Carp, who had homered off Yankees starter Phil Hughes in the seventh inning, hit a fly ball to right off left-handed reliever Boone Logan. First-base umpire Scott Barry called it a home run, initially allowing Kyle Seager, who had singled, and Carp to score. But upon further review, crew chief Gary Darling ruled the ball a double. He allowed Seager to score and placed Carp at second base.
"Off the bat, I assumed double," Carp said. "But it got a little higher than I thought it would, and for a second I thought it went out, and I was excited when the umpires signaled. But after watching the tape, not enough juice. One more inch. It hit right on the corner. I'll do an extra pushup tomorrow."
Replays showed the ball hit the top of the right-field wall and bounced back into play. Nick Swisher fielded the ball and threw back into the infield, but the umpires said that Seager would have scored.
But even the replay review could not remove all controversy. Yankees manager Joe Girardi, who argued briefly with Darling on the field, said after the game that he disagreed with the decision to allow Seager to score.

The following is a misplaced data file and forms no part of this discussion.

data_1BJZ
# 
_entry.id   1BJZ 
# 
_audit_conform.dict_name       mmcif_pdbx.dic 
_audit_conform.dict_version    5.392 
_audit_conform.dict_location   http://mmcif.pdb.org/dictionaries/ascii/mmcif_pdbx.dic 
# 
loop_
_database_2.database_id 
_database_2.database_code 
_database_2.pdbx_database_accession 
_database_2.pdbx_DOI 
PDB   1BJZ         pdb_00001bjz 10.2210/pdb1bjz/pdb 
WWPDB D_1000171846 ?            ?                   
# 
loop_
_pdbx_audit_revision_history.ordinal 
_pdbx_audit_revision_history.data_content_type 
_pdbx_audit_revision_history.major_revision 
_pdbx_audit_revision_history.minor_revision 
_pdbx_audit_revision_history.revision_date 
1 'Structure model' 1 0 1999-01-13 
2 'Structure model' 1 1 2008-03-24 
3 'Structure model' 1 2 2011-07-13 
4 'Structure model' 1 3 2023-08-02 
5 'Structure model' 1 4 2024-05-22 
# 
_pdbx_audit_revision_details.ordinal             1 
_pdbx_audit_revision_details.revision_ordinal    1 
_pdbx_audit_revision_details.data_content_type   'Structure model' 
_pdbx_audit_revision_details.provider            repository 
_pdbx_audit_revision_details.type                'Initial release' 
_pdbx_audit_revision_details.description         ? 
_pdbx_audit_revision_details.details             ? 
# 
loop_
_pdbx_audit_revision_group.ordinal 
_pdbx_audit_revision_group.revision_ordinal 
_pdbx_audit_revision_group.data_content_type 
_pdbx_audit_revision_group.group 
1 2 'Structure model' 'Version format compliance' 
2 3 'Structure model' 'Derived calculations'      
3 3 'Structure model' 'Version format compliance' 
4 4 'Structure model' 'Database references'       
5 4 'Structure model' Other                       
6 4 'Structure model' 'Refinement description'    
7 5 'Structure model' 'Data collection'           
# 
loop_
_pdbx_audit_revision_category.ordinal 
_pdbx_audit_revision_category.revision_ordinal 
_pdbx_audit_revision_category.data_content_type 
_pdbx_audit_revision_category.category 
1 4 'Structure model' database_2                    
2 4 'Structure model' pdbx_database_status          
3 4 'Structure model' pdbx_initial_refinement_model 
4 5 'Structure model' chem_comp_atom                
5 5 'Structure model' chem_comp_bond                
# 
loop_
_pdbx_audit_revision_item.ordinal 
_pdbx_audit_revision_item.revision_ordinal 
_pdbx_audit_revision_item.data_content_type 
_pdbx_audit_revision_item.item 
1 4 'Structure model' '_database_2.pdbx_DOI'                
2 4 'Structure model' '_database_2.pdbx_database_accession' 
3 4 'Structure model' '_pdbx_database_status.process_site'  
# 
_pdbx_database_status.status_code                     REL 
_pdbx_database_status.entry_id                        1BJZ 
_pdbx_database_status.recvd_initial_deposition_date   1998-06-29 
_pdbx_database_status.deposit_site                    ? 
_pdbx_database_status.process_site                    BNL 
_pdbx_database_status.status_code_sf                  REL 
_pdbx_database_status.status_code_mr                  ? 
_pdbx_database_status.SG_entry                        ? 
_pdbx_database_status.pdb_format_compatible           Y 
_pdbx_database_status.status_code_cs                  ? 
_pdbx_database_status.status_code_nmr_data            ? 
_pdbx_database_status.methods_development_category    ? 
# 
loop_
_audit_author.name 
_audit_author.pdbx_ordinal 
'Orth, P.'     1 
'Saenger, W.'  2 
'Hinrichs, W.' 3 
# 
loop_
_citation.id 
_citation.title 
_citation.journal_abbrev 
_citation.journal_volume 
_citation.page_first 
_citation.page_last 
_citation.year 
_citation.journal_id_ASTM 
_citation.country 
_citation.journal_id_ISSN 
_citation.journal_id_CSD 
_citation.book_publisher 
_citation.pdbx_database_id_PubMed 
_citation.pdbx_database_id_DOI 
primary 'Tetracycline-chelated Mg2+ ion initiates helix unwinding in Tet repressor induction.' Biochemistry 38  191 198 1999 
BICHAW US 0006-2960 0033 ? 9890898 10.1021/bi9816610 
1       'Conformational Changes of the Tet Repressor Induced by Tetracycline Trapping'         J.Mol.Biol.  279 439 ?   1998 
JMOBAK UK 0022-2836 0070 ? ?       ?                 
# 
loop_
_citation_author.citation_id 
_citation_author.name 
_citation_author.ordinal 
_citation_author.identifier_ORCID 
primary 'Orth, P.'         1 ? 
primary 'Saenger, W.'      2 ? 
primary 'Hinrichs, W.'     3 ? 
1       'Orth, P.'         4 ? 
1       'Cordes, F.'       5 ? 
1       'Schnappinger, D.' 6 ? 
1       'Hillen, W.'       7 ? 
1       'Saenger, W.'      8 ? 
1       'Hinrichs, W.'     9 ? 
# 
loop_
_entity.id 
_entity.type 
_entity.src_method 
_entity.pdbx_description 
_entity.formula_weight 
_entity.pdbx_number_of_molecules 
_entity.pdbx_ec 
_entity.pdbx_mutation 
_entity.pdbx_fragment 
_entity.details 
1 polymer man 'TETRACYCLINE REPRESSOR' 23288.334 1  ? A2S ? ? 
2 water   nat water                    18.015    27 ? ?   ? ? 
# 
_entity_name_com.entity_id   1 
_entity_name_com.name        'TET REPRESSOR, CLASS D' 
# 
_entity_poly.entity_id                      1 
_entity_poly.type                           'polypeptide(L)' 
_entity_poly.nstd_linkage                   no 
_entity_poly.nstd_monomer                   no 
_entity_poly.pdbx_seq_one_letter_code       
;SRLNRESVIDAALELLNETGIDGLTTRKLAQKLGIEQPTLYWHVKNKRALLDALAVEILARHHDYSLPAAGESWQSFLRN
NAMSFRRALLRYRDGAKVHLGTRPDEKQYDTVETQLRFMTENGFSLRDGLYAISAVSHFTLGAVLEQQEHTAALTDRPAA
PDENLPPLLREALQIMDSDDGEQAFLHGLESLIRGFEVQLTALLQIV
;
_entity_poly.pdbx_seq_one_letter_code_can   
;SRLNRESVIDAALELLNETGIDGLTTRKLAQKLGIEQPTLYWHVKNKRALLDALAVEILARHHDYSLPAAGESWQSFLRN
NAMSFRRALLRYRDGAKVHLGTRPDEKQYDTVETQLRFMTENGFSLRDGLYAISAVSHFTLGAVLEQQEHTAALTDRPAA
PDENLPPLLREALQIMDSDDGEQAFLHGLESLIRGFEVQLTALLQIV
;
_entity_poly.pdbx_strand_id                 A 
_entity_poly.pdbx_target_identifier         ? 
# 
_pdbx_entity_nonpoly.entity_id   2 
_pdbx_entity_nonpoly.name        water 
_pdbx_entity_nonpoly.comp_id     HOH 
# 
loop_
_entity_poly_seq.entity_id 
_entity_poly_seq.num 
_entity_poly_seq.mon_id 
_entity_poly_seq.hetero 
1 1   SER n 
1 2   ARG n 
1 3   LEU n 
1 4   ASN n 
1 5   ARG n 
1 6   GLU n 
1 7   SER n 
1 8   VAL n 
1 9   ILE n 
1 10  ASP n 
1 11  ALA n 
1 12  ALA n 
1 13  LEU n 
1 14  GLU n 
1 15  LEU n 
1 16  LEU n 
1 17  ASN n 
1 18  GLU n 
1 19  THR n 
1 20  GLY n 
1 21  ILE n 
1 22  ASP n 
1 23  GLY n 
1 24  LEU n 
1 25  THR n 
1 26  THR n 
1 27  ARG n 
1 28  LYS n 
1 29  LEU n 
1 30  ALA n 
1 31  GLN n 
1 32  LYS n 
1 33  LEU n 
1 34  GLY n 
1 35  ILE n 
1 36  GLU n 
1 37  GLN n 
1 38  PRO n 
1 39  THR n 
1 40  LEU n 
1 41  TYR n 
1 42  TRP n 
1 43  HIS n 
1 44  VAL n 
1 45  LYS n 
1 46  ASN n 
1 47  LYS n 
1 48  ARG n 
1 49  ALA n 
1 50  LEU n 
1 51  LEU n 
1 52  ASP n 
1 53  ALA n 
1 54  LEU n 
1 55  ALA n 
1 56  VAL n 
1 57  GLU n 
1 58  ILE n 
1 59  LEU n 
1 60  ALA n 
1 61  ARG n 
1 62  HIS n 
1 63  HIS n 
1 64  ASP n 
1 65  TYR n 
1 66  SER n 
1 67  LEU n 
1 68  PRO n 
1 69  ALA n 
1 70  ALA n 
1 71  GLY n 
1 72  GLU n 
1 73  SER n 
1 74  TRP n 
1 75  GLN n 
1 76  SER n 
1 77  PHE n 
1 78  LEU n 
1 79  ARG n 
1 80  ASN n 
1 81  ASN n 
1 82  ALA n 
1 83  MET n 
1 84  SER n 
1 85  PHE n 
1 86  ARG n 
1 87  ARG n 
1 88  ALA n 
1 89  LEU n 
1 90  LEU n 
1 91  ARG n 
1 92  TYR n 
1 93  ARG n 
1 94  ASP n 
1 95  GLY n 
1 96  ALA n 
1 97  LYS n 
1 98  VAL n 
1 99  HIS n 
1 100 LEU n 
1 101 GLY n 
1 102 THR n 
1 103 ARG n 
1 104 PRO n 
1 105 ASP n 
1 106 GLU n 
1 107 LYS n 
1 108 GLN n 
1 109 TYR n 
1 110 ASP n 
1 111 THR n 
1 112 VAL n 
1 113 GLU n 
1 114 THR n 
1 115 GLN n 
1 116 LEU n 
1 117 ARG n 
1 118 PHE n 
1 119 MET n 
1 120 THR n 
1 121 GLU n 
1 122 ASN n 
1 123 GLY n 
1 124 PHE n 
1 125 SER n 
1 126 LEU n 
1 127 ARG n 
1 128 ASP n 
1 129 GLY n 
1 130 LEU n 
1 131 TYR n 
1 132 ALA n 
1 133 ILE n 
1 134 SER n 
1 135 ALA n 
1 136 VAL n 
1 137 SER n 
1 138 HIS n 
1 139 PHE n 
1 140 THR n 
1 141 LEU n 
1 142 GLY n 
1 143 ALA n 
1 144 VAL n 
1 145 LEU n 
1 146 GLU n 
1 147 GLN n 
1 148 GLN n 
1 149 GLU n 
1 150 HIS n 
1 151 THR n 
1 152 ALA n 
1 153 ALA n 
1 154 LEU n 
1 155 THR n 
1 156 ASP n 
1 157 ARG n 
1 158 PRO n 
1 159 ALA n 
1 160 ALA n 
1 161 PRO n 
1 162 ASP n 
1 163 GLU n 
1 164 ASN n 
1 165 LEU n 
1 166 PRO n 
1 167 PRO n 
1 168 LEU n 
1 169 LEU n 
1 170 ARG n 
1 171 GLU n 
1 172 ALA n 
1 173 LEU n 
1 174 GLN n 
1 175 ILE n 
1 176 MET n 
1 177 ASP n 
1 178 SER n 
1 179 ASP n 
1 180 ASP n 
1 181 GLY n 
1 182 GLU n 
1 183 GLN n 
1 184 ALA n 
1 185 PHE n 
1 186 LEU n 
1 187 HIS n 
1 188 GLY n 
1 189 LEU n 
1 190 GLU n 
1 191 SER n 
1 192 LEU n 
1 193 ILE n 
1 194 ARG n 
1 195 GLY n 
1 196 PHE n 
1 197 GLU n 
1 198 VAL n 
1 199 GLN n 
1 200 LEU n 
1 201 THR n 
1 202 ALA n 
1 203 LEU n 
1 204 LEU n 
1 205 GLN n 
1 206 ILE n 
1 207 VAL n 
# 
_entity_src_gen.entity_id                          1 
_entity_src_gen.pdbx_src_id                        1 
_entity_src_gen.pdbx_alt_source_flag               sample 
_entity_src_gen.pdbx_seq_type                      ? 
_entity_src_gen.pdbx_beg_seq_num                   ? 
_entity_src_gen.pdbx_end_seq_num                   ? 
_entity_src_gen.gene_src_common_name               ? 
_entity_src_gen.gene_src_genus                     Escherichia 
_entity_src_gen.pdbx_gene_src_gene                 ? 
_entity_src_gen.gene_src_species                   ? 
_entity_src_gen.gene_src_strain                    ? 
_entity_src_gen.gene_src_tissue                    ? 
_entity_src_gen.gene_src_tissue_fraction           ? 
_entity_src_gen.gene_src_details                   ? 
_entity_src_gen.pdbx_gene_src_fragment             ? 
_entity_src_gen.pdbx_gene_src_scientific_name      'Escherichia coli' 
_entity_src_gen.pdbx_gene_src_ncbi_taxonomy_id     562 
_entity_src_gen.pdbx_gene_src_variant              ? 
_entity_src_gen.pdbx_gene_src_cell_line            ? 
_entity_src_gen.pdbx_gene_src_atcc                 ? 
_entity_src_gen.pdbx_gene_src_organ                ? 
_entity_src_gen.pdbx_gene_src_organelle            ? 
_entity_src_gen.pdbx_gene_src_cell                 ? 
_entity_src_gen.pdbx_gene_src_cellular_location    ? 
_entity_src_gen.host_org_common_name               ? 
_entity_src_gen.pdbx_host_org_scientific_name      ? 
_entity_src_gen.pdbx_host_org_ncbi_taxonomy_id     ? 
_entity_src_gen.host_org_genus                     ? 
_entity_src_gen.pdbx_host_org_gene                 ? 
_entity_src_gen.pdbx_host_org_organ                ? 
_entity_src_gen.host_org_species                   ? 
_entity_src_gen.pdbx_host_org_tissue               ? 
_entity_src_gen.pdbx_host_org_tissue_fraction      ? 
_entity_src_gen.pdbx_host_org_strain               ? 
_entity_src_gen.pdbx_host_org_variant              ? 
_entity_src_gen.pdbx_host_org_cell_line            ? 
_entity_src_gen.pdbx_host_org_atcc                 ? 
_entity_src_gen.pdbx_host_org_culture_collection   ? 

"It's unfortunate that Boonie gives up an earned run there," Girardi said. "It doesn't hurt us in the game. We're about wins, but guys care about what they give up. That's the bottom line, they have pride in their work. "
Logan, who said it was a "real bad call," appreciated his manager's support.
"That's how Joe is," Logan said. "He's got a lot of confidence in me. And after he argued a little bit and came to the mound, I was like, 'Leave me in, leave me in. First base is open and this lineup is full of lefties.' And he did, and I got the outs and ended the game."